- US rates markets are getting even more pessimistic
- The Atlanta Fed’s GDPNow model is now tracking 1.2% SAAR for Q2, down from 1.3% previously
- The trade hits keep coming; US-Mexico tariff talks begin today
- Final eurozone manufacturing PMIs were reported; UK manufacturing PMI fell below 50
- Korea reported May exports at -9.4% y/y; Turkey May CPI rose 18.71% y/y; Chile April retail sales are expected to contract -1.0% y/y
The dollar is mostly softer against the majors as the new week begins. The Antipodeans are outperforming, while the yen and euro are underperforming. EM currencies are mostly firmer. KRW and INR are outperforming, while MXN and TRY are underperforming. MSCI Asia Pacific was up 0.2%, with the Nikkei falling 0.9%. MSCI EM is up 0.9% so far today, with the Shanghai Composite falling 0.3%. Euro Stoxx 600 is down 0.1% near midday, while US futures are pointing to a lower open. 10-year UST yields are down 3 bp at 2.16\0%, while the 3-month to 10-year spread has inverted further to stand at -24 bp. Commodity prices are mostly higher, with Brent oil up 0.6%, copper up 0.1%, and gold up 0.9%.
The dollar reversed lower on Friday. DXY has stabilized today and we continue to believe that it’s way too early to call an end to the dollar rally. For now, the Fed will not be pushed into cutting rates prematurely. Like it or not, the Fed cannot be bullied into shifting monetary policy in response to the possible impact of a new tariff regime. Within this global backdrop, we remain extremely negative on EM.
US rates markets are getting even more pessimistic. The 3-month to 10-year curve continues to invert. At -23 bp, it is the most inverted in this cycle. Elsewhere, the Fed Funds futures strip is leaning even more dovish. The implied yield on the January 2020 contract is 1.78%, which is fully pricing in two cuts this year. Furthermore, the implied yield on the January 2021 contract is 1.46%, which is nearly pricing in two cuts next year. WIRP sees a 18% chance for a cut at the June 19 FOMC meeting, up from around 5% last week.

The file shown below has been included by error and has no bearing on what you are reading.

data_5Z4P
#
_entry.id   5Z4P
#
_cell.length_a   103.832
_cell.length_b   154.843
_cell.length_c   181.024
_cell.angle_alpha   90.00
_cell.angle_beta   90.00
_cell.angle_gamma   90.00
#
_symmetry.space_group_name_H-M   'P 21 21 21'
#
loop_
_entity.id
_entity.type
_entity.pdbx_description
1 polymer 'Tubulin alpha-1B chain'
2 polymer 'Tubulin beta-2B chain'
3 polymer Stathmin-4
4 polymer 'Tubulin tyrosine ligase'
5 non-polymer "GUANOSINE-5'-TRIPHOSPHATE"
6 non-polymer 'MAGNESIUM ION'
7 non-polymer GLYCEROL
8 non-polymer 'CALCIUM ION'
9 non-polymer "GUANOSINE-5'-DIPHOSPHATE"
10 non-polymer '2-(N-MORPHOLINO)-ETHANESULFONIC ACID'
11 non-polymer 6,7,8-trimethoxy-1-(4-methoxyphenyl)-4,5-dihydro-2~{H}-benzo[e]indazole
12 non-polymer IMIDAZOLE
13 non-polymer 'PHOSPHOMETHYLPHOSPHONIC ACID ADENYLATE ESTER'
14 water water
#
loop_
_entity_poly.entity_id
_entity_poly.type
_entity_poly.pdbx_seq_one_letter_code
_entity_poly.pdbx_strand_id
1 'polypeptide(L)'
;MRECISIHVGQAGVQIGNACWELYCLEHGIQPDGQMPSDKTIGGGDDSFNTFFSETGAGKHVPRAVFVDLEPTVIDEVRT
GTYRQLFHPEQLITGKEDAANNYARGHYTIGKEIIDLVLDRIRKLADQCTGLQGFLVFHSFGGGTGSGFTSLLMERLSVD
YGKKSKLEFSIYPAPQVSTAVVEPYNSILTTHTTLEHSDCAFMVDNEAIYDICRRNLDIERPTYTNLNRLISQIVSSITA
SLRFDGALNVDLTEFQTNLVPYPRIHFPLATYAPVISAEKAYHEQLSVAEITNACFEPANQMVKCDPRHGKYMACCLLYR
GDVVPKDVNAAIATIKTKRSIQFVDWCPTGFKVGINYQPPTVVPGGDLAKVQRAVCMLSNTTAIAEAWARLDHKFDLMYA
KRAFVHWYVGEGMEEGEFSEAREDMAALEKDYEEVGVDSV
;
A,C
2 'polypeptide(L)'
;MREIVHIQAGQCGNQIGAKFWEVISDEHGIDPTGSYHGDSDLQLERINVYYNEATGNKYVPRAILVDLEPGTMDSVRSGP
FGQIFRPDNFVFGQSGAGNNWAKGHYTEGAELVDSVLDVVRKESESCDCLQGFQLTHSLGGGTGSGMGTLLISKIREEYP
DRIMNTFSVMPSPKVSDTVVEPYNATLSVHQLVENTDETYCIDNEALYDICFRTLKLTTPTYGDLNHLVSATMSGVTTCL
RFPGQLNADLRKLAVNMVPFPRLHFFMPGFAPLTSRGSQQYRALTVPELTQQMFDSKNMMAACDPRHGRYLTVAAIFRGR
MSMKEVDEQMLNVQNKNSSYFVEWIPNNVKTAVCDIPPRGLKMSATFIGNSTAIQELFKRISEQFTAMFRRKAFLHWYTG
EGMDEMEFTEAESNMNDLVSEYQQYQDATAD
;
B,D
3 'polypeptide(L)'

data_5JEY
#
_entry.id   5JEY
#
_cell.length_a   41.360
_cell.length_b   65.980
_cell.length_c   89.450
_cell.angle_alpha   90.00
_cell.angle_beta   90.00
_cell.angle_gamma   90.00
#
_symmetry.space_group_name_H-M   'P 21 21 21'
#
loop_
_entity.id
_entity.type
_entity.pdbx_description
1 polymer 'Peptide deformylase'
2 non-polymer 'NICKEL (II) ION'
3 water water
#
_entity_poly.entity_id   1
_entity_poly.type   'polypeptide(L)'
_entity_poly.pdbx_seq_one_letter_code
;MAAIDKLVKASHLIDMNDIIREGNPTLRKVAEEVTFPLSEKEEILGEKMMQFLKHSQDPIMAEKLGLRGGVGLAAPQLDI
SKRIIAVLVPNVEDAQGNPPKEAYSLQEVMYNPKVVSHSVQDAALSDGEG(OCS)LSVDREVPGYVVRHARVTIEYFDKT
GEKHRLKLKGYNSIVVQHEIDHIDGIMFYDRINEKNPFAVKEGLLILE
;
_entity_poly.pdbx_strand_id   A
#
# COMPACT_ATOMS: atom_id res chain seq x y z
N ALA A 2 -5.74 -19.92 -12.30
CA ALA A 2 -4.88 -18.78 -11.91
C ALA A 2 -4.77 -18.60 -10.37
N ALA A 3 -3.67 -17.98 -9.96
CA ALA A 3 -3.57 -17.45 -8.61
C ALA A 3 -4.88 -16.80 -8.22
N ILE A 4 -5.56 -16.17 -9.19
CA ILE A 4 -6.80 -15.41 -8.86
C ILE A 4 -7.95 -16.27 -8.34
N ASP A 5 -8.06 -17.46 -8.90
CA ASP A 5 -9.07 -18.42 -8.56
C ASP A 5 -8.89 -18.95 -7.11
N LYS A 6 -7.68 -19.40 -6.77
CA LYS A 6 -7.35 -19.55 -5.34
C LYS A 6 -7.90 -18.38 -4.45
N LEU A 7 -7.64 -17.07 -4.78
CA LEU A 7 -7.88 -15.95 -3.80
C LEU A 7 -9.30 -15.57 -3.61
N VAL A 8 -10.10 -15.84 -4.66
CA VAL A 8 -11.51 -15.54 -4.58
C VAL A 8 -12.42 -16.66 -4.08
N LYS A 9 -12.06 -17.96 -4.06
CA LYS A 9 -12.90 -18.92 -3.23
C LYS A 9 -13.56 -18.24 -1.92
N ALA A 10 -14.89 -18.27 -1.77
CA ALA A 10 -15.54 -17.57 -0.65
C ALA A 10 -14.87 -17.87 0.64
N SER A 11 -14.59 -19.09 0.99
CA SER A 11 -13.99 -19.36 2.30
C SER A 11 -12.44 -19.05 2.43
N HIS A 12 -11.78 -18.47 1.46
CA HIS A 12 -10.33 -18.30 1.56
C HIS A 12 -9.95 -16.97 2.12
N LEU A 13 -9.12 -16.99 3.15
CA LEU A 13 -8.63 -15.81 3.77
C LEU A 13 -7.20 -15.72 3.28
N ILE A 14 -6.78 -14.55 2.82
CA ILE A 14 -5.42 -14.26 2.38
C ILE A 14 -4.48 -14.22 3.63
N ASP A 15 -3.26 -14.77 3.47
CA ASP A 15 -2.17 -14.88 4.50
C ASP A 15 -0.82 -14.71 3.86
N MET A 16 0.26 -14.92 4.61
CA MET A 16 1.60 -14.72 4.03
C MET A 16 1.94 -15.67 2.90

Ahead of the jobs report Friday, the US will report a slew of data. May ISM manufacturing PMI (53.0 expected), vehicle sales (16.83 mln annualized rate expected), and April construction spending (0.4% m/m expected) will be reported today. Given how pessimistic the markets have gotten, none of these data points will be enough to turn things around. However, a good ISM reading would be a start.
The Atlanta Fed’s GDPNow model is now tracking 1.2% SAAR for Q2, down from 1.3% previously. Elsewhere, the New York Fed’s Nowcast model is tracking 1.5% SAAR for Q2 vs. 1.4% the previous week. Q2 data have been on the soft side, but we note that Q1 also started off on a soft note before rebounding to 3.2% SAAR growth in the advance report. While a slowdown from Q1 was expected, markets will be particularly sensitive for a larger than expected drop-off.
This is the last week of Fed speakers ahead of the media embargo for the June 19 FOMC meeting. Daly spoke earlier today and counseled “patience” given the ongoing uncertainties. She noted that the US economy is still in “a really good place” but added that the impact of the Mexican tariff threat can’t be modeled yet given the lack of details. Barkin and Bullard speak in the US later today. If markets remain in turmoil, Fed messaging this week will take on even greater significance.